When Darian Convery heard the words "stage four lung cancer" it felt like a death sentence, but the Wagga police officer has found the strength in himself and in his community to keep on fighting.
But in April, he began to experience headaches that would not leave him alone.
"I decided to go see a GP after work and was telling him that I have had pretty bad eczema throughout my life and hayfever as well, which was playing up because of the change in seasons," Mr Convery said.
"He told me to try some home remedies to help it and gave me some medicine too.
"I did that for a bit and I thought it was still somewhat working, but I think it was probably more of a psychological thing."
Just a week later, the headache came back with a vengeance and the doctor sent him to get a scan.
Mr Convery said he could never have imagined that he would hear the word "cancer" in a million years.
"The official diagnosis is stage 4 non-small cell lung cancer," he said.
"When I went through school I was educated that lung cancer was for people who were chain smokers, but I have never touched a cigarette in my life.
To have all this support from friends, family and strangers gives me the strength to keep on going.Darian Convery
"I didn't believe what they were saying. I thought, 'how is this possible?'."
What followed was three or four days in a "horrible limbo" as Mr Convery went through multiple tests, which revealed at least 15 tumours in his brain with a primary mass on his lung.
"There was a lot of medication and injections with some volatile side effects," he said.
"That was hard. It might have been the most challenging part.
"They were like 'this is what you have got, but we don't know exactly how we can go about treating it'. It was only three or four days, but those days felt like forever."
His mother Janelle Wilson said she never could have thought her 24-year-old son would be diagnosed with cancer.
"We had no history of it in the family so it came as a shock," she said.
"When he told me they had asked him to go to the emergency department and wouldn't say what was on the scan, I knew I had to be there.
"I was on the coast and I picked up my sister in Sydney and we drove straight through the night to be here."
Ms Wilson said she would never forget the moment they found out it was cancer.
"It was devastating," she said.
"But I am so proud of him for how he has handled himself."
"He's a non-smoker, non-drinker, he's looked after himself, he runs, he swims, it all looks like nothing's wrong with him, so it has been confronting but we will do whatever we can.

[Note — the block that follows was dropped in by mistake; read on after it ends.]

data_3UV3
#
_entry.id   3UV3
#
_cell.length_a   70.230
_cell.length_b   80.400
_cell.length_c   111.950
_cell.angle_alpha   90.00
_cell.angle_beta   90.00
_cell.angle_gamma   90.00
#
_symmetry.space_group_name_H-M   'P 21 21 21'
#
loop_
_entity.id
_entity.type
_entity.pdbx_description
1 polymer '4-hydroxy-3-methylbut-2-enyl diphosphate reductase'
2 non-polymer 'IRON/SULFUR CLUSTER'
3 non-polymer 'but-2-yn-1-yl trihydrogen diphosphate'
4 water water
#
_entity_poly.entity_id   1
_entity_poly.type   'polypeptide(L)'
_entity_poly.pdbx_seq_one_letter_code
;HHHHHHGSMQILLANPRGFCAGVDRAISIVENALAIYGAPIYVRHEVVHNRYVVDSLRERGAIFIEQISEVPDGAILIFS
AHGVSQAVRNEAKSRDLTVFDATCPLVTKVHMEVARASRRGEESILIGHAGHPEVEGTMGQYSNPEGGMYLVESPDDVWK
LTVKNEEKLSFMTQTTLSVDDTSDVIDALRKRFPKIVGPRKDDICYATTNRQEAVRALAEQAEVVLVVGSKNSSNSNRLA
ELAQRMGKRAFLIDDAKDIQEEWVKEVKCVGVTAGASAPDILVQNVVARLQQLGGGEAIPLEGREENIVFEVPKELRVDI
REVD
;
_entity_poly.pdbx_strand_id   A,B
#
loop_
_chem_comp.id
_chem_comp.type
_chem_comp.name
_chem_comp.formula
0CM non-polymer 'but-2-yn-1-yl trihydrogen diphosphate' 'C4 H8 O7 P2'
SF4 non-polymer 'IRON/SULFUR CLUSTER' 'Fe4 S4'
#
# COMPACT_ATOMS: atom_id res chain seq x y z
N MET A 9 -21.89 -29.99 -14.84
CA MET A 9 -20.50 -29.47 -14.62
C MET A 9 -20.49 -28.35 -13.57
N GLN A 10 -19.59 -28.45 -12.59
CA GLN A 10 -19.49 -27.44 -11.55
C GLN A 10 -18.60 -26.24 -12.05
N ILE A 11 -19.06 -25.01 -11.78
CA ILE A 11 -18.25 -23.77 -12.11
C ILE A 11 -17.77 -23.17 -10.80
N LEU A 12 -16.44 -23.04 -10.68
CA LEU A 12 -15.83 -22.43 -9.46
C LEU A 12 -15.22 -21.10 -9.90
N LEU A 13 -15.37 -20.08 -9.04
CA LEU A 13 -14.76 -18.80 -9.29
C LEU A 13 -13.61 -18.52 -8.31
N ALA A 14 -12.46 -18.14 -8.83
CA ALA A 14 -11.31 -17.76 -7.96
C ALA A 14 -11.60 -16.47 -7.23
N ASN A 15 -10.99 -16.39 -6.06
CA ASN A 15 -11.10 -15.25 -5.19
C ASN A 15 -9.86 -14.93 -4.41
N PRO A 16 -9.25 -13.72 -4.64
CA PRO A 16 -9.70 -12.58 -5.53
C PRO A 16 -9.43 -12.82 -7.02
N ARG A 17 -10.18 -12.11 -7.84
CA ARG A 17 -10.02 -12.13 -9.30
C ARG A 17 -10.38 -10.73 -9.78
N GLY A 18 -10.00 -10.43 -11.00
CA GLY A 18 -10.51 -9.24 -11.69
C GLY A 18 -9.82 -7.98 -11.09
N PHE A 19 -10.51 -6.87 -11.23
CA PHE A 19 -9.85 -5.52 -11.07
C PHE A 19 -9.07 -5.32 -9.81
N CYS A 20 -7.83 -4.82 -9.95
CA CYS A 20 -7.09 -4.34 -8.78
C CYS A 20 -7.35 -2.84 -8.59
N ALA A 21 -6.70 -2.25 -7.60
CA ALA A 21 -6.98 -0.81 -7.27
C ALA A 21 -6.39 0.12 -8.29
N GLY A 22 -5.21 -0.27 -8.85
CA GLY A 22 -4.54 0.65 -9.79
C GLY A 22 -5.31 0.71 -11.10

Being in hospital for two weeks and knowing he had a long road ahead of him, Mr Convery had to take time off work.
That was another challenge in itself, as losing the hours at work meant losing a bit of normality.
"I always wanted to get into emergency services but growing up, I always wanted to be a paramedic," Mr Convery said.
"I was not ready to move yet, though, so I did a Law and Business degree at Newcastle for three years, but I did the prerequisites to join the police while I was studying full time.
"Then one of my best mates told me he had signed up, and he said 'I have applied and I got accepted and they are still looking for people, you should sign up with me."
After completing his course, Mr Convery was stationed at Griffith for seven months before moving to West Wyalong for two years.
He moved to Wagga in November 2020, and while now considers it his home, Mr Convery was "overwhelmed" by the support from the community.
"To have all this support from friends, family and strangers give me the strength to keep on going," he said.
"Thank you to everyone for all the support. It means a lot and helps me to keep going."
At the moment, Mr Convery is on a course of immunotherapy which is responding well now but will not last forever.
He said there are a few other options, including targeted radiotherapy and treatments that are being tested overseas.
"I still have hope for a cure," Mr Convery said. "Just a few years ago, people who were diagnosed with what I have got had less than 12 months left to live.
"But that's been pushed forward for seven, eight, ten years. So I don't see why there couldn't be a cure. So I am determined to keep fighting."
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